Recent Renewals Across the World
Among countries leading the lifetime extension charge is Japan. Japan’s Diet in May enacted legislation that allows nuclear reactors to operate beyond their current limit of 60 years—in large part to ensure stable power supplies and realize a decarbonized society. In November, Japan’s Nuclear Regulation Authority (NRA) granted a 20-year life extension to Kyushu Electric Power Co.’s Sendai 1 and 2, a combined 1.7 GW. The reactors are scheduled to reach 40 years in 2024 and 2025.
Kansai Electric Power Co. (KEPCO) in November, meanwhile, submitted an application to the NRA to continue operating the 780-MW Takahama 1 nuclear reactor for another 10 years. The milestone for the 1974-commissioned reactor is substantial, given that it is the oldest operating reactor in Japan (Figure 3). KEPCO restarted the reactor in August 2023 after it had been mothballed since the Fukushima event in 2011.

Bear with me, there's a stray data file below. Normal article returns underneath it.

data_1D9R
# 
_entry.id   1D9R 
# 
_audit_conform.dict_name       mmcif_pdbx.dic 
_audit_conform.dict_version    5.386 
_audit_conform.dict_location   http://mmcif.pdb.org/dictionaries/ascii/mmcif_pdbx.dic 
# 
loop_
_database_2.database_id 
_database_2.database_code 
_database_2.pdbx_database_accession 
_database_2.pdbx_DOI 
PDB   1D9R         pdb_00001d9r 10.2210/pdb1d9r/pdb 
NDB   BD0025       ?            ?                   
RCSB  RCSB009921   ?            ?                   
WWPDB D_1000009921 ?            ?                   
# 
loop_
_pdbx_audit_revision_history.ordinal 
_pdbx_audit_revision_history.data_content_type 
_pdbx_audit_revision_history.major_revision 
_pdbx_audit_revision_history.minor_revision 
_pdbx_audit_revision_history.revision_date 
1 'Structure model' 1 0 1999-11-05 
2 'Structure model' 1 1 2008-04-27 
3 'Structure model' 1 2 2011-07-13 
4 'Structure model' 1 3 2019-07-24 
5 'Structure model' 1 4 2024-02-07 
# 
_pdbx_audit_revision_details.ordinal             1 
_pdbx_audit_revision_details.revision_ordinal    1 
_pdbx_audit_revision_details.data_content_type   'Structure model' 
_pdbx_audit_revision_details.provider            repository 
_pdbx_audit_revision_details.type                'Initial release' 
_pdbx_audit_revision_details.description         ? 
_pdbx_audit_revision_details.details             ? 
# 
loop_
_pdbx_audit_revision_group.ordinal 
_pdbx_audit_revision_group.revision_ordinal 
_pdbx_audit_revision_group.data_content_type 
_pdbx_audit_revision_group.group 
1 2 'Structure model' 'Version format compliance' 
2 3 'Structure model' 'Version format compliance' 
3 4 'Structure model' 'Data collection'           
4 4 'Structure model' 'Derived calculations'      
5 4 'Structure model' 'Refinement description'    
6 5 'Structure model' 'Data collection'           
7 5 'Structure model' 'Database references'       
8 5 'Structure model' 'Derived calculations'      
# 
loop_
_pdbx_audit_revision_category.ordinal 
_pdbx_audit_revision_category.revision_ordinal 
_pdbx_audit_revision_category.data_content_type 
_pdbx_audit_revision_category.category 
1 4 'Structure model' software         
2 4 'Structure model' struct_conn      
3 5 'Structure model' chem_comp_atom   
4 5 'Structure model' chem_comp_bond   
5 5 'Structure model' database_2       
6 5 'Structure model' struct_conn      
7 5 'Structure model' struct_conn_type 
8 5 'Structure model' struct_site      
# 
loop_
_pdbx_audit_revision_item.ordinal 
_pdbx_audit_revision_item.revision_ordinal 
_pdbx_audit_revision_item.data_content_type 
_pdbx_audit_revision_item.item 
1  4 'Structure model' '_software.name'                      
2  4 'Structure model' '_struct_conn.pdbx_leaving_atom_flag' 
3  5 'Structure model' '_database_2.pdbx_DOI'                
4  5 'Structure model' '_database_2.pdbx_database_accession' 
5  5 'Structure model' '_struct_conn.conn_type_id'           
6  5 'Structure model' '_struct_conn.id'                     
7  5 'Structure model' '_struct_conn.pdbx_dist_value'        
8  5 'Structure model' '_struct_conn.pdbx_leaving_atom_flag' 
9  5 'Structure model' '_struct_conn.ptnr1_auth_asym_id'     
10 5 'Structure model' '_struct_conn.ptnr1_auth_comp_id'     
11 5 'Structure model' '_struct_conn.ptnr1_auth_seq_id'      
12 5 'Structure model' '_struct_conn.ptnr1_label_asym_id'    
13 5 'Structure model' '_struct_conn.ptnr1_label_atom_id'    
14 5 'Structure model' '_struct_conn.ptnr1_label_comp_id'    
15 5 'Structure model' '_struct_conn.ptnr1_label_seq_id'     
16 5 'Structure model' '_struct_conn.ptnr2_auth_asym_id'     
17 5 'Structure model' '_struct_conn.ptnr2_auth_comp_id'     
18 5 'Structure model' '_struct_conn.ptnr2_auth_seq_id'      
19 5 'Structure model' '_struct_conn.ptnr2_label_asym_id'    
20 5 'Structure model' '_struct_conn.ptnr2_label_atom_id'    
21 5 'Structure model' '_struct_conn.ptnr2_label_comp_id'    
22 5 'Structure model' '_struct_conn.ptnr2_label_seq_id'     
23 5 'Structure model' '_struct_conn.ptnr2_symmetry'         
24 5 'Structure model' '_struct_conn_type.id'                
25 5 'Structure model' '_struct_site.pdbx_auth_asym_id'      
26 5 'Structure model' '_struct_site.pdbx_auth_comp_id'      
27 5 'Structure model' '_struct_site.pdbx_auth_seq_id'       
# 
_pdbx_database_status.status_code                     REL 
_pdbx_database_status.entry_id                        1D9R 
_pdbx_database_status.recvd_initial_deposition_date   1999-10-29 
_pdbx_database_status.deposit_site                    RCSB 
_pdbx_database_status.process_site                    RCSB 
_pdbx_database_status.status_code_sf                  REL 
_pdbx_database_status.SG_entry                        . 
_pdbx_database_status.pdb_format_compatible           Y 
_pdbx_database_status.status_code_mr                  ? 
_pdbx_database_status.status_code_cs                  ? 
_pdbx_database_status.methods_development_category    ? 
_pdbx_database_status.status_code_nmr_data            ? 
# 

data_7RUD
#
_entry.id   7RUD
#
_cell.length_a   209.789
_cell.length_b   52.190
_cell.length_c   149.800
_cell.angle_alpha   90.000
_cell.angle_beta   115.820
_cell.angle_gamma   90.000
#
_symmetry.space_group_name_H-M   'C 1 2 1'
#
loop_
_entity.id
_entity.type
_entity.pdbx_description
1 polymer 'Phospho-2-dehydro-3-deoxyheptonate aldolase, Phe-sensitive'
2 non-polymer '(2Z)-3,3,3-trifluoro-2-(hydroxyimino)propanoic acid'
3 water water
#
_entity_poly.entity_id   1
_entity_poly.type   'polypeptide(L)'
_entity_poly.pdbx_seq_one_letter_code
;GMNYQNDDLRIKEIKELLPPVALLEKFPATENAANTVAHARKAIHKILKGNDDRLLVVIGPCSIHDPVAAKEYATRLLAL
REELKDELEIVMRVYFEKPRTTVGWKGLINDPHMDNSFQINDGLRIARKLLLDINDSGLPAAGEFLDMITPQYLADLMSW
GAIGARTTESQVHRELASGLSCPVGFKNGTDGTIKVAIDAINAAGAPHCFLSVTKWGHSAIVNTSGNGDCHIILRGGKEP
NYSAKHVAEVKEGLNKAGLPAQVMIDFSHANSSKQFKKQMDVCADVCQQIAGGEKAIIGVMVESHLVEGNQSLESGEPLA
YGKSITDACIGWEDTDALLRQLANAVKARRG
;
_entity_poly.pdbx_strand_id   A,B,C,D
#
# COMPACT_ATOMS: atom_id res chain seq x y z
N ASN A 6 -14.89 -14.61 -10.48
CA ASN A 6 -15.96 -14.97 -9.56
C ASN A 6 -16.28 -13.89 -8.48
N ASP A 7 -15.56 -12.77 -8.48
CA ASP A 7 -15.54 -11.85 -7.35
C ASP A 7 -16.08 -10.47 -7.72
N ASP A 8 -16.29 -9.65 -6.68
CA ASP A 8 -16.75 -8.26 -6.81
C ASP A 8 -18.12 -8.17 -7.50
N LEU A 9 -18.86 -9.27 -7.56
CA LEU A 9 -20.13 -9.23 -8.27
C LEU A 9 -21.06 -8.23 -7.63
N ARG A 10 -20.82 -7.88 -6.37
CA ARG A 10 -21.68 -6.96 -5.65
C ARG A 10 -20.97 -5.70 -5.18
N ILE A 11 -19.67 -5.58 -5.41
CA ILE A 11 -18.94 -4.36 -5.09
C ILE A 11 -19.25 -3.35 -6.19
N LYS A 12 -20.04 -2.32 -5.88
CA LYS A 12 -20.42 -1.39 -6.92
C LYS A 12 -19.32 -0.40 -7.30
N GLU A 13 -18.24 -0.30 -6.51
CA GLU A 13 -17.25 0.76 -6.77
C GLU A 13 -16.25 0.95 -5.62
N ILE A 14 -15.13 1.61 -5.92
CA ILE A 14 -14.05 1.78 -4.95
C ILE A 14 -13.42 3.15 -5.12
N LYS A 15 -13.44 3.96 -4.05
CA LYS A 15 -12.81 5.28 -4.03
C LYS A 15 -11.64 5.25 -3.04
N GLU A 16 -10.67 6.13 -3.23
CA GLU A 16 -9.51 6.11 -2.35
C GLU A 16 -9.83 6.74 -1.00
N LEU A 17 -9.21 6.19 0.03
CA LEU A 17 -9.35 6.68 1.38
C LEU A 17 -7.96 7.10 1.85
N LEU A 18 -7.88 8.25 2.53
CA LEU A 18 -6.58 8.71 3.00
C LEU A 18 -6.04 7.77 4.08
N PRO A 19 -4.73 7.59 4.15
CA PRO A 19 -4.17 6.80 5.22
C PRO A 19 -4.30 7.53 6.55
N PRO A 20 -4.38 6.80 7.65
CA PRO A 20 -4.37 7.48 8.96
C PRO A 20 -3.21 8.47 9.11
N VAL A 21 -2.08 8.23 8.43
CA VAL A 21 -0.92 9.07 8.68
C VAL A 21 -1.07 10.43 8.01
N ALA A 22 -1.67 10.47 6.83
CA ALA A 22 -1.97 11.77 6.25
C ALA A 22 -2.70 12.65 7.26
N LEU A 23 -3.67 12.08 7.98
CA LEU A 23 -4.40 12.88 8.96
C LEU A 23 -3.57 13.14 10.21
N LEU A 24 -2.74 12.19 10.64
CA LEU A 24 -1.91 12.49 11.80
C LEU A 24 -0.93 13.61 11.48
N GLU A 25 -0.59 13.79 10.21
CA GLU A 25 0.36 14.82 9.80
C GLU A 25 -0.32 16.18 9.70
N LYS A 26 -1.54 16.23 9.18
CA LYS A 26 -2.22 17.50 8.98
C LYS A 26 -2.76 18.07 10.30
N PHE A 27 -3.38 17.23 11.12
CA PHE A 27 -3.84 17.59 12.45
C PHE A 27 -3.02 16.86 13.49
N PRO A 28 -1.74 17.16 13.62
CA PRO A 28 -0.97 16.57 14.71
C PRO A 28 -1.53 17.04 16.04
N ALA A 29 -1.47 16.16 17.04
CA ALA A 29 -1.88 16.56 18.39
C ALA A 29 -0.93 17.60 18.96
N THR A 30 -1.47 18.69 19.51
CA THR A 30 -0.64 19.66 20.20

3. Kansai Electric Power Co.’s (KEPCO’s) Takahama Nuclear Power Plant in Japan’s Fukui Prefecture has four Westinghouse pressurized water reactor units with a combined capacity of 3.4 GW. Courtesy: KEPCO/Hirorinmasa
In late October, meanwhile, Argentina’s Nucleoeléctrica Argentina submitted an environmental impact study to the Ministry of Environment of the Province of Buenos Aires to extend the life of the 362-MW Atucha 1 nuclear power plant by 20 years. The plant is scheduled to be decommissioned in 2024.